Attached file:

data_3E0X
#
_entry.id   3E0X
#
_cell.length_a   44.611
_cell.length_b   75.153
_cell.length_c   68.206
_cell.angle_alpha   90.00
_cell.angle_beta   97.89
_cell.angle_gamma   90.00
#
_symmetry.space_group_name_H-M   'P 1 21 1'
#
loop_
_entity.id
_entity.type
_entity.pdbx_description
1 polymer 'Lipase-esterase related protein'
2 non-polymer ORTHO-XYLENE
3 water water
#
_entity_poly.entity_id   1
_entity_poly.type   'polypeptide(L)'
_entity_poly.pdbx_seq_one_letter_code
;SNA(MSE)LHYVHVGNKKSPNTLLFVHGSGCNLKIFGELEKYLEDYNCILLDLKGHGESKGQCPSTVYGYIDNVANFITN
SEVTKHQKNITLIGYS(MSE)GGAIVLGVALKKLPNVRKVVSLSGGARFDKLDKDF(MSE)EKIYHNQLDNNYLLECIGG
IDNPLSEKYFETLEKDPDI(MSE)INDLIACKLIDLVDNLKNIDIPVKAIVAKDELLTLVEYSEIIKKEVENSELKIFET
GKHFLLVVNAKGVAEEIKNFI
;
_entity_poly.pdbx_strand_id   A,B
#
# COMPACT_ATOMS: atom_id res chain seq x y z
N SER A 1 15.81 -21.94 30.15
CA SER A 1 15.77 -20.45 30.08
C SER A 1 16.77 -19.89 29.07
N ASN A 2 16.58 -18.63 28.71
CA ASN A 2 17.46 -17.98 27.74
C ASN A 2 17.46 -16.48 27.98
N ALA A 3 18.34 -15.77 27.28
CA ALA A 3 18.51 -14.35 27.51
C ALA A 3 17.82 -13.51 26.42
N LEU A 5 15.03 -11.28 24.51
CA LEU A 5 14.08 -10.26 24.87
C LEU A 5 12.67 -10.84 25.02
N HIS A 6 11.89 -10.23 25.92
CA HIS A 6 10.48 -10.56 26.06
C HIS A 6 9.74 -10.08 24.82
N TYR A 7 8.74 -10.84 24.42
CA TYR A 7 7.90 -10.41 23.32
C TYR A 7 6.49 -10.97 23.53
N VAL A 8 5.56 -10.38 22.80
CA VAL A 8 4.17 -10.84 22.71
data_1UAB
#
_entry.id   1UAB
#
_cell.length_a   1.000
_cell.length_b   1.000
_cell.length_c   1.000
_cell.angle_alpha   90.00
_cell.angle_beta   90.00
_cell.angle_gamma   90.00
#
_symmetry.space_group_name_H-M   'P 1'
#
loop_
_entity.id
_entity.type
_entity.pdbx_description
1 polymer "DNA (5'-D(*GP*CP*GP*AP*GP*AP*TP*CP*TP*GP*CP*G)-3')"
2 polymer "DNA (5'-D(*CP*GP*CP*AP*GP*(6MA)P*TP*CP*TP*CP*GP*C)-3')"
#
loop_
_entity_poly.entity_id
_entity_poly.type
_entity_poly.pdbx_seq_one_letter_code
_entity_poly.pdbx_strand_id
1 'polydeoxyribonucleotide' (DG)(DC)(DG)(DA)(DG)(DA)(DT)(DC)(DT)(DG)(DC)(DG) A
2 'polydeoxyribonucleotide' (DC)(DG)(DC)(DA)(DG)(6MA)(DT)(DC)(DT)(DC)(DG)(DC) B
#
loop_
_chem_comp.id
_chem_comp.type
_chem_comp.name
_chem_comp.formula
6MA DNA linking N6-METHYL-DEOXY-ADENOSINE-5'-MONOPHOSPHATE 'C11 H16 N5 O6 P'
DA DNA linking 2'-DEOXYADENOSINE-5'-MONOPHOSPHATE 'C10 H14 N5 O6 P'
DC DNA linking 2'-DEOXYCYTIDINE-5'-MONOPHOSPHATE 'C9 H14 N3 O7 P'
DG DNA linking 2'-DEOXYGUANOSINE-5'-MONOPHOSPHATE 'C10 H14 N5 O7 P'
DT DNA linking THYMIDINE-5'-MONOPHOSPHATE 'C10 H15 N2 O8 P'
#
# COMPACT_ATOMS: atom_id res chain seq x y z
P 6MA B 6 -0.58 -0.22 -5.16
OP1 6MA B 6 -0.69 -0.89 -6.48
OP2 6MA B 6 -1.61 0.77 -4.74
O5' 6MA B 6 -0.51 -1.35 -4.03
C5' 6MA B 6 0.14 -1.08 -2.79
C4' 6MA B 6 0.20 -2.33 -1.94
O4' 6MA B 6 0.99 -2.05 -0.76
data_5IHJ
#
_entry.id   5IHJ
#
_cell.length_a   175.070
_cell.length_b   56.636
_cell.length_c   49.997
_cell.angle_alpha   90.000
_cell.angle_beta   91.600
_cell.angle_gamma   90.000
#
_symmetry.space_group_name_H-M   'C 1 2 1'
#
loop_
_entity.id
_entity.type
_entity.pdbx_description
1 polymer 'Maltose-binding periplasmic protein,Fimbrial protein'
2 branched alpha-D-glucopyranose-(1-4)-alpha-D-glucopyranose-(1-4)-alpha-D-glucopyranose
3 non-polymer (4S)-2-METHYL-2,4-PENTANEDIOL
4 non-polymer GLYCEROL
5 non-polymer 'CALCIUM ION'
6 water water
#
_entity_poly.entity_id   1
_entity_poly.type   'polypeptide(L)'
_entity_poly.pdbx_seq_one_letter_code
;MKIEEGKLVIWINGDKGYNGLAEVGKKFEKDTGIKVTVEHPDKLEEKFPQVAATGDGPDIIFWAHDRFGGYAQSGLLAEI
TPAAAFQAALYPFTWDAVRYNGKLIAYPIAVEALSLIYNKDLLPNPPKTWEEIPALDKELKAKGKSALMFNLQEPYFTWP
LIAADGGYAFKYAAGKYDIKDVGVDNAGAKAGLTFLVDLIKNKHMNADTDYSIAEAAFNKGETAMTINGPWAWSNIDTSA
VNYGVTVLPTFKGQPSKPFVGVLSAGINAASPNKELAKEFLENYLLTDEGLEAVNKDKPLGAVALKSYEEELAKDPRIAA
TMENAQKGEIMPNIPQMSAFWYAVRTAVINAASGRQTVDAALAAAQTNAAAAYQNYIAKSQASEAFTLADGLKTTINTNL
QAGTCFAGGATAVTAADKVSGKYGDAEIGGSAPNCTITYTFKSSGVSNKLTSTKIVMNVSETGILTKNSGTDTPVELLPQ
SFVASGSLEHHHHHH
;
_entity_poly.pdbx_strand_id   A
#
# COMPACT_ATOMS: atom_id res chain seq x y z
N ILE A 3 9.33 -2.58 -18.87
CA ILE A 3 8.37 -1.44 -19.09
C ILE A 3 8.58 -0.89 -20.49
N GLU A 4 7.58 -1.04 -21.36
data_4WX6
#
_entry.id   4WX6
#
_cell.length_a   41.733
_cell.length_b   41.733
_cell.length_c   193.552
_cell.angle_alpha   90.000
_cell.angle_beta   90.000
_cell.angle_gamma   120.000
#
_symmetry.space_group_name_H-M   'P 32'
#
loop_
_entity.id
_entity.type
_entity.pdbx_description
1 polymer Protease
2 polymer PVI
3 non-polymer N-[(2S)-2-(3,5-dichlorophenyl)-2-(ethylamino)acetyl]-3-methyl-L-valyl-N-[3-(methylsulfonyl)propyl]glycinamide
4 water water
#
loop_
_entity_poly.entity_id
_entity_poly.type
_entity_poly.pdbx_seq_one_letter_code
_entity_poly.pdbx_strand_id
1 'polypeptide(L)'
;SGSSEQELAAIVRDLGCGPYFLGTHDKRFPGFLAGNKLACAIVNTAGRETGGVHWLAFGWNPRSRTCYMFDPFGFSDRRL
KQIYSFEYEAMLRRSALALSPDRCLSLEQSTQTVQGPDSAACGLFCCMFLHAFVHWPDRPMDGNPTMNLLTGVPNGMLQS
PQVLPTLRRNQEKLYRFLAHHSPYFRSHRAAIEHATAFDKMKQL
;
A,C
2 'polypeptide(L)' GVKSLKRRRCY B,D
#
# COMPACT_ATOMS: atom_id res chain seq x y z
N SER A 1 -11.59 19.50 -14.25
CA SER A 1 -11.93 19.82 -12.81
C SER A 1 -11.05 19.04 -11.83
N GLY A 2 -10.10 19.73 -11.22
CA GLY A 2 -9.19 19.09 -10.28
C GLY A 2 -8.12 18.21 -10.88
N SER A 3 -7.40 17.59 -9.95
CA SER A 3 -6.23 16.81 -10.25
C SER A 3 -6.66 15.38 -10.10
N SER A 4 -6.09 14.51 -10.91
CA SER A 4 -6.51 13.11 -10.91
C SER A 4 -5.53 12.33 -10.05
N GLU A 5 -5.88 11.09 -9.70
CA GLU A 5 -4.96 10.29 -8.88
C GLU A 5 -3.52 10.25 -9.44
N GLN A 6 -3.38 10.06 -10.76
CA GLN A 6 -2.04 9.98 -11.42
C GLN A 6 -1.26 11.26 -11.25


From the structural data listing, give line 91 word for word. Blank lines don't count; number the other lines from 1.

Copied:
#